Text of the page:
Some changes in the bachelor program have been implemented this year, most of which can be viewed as an improvement, some of which can be viewed as a necessary measure. However, some confusion is present among Econometrics and Operations Research students of what these changes are exactly and how this might affect them. Jelle de Rooij and I set out to interview professor van Dam, the academic director of our beloved study, to get all the answers.
First things first, some minor changes are made that effect the would-be econometricians of the future. For new first-year students, the registration deadline next year will be the first of May, in contrast to this year, where you needed to be completely registered before the first of September. Next to this, high school scholars are encouraged by the minister of education to make a well-considered choice for a study, by attending trial-classes and/or open-days, all in an effort to reduce the average study time and drop-out of students. Tilburg University would also like to urge all scholars to visit the study advisors, who can give real insight into everything regarding the study!
Now we proceed to the changes in the first bachelor year. The first year used to only have quarterly courses, with three courses each quarter, two 6 ECTS and one 3 ECTS course. From now on the first year has two semester-wide courses, which already is default in the rest of the bachelor. The first one is “Introduction to Probability and Analysis”, which is in semester 1. This course replaces the old quarterly (3 ECTS) courses “Proofs and Techniques” from quarter 1 and “Introduction Probability” from quarter 3. The second semester-wide course is “Probability and Statistics” in semester two. This (6 ECTS) course as a whole used to be in quarter 4, but has been smeared out over the entire second semester because students find this course particularly tricky. Content-wise the above courses do not contain any changes.
Those who are paying attention will notice that 3 ECTS have been moved from semester 2 to semester 1. To compensate for this, the old course “IT-skills” from quarter 2 has been cancelled. The need for this course was a subject of debate, because since this year students make use of the computer in the “Linear Algebra” course and already made use of it in the “Linear Optimization”course and other first-year courses. The missing 3 ECTS in semester 2 also need to be filled up. The course “Introduction to Finance” in quarter 4 is expanded to “Introduction to Finance and Actuarial Science”, adding the actuarial track which is normally given in year 2, first semester.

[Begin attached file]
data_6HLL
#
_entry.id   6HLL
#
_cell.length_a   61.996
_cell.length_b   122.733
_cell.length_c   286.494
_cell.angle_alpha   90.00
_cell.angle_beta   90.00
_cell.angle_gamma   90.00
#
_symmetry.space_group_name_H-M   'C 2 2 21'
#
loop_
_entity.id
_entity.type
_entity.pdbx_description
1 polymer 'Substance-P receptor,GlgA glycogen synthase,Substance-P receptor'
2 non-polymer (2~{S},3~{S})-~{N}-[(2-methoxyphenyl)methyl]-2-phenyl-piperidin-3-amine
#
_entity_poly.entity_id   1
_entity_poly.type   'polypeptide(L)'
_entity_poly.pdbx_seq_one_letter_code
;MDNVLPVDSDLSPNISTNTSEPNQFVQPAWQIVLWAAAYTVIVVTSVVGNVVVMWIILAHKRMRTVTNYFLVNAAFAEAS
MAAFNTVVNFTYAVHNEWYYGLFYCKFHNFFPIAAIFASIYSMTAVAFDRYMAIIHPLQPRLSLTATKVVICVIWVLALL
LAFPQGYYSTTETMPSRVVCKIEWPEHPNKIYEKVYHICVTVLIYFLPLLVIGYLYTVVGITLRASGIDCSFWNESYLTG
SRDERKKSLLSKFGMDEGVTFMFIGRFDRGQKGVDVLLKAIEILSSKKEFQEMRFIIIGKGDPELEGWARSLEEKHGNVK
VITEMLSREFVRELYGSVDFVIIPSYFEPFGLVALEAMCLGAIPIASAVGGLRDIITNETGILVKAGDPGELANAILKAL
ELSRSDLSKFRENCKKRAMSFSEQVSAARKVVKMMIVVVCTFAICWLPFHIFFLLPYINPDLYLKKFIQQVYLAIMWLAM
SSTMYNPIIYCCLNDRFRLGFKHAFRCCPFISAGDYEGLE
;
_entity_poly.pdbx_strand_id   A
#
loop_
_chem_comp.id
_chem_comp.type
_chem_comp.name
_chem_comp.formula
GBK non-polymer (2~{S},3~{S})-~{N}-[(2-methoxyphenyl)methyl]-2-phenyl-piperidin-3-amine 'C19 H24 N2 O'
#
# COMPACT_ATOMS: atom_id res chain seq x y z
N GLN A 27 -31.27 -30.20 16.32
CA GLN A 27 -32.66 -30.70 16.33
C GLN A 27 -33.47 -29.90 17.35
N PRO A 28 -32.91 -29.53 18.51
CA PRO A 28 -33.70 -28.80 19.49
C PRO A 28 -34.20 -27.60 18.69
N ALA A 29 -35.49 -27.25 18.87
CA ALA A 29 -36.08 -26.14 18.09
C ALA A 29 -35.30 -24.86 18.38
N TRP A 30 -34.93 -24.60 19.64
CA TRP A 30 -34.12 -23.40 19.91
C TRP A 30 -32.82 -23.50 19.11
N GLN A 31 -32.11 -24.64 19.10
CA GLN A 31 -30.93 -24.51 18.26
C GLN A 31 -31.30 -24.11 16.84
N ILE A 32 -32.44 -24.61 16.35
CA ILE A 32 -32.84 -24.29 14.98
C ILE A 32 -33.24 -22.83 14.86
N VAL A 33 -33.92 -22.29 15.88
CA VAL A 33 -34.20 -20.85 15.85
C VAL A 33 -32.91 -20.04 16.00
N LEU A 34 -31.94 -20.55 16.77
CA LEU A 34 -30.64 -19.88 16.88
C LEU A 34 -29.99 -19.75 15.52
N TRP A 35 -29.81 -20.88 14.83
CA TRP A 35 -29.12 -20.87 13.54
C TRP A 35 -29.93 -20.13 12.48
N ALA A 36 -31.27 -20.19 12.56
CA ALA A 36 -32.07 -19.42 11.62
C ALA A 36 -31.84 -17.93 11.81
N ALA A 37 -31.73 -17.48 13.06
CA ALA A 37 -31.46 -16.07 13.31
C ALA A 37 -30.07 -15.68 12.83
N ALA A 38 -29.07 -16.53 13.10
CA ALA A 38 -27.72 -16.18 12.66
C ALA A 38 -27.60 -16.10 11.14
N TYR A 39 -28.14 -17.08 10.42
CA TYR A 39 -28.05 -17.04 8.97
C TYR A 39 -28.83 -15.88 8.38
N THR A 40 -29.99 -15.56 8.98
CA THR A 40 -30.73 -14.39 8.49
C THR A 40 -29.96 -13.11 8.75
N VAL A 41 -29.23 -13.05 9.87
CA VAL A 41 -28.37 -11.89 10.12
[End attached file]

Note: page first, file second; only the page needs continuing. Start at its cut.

The course “Linear Optimization” has also undergone some changes. The course has a new professor due to the retirement of professor Haemers, it uses a new book and content-wise the emphasis now lies more on linear optimization programming in general. Furthermore, the 1 hour instruction classes of the course “Linear Algebra” have been replaced by instruction videos placed on Blackboard. There has been a lot of positive feedback regarding these videos so the possibilities of expanding this concept to other courses are currently being discussed. Finally, starting next year, all first year lectures will be given in English only. The possibility to speak Dutch will remain present in the interactive and small work and computer classes, however. This measure is mainly to attract more international students.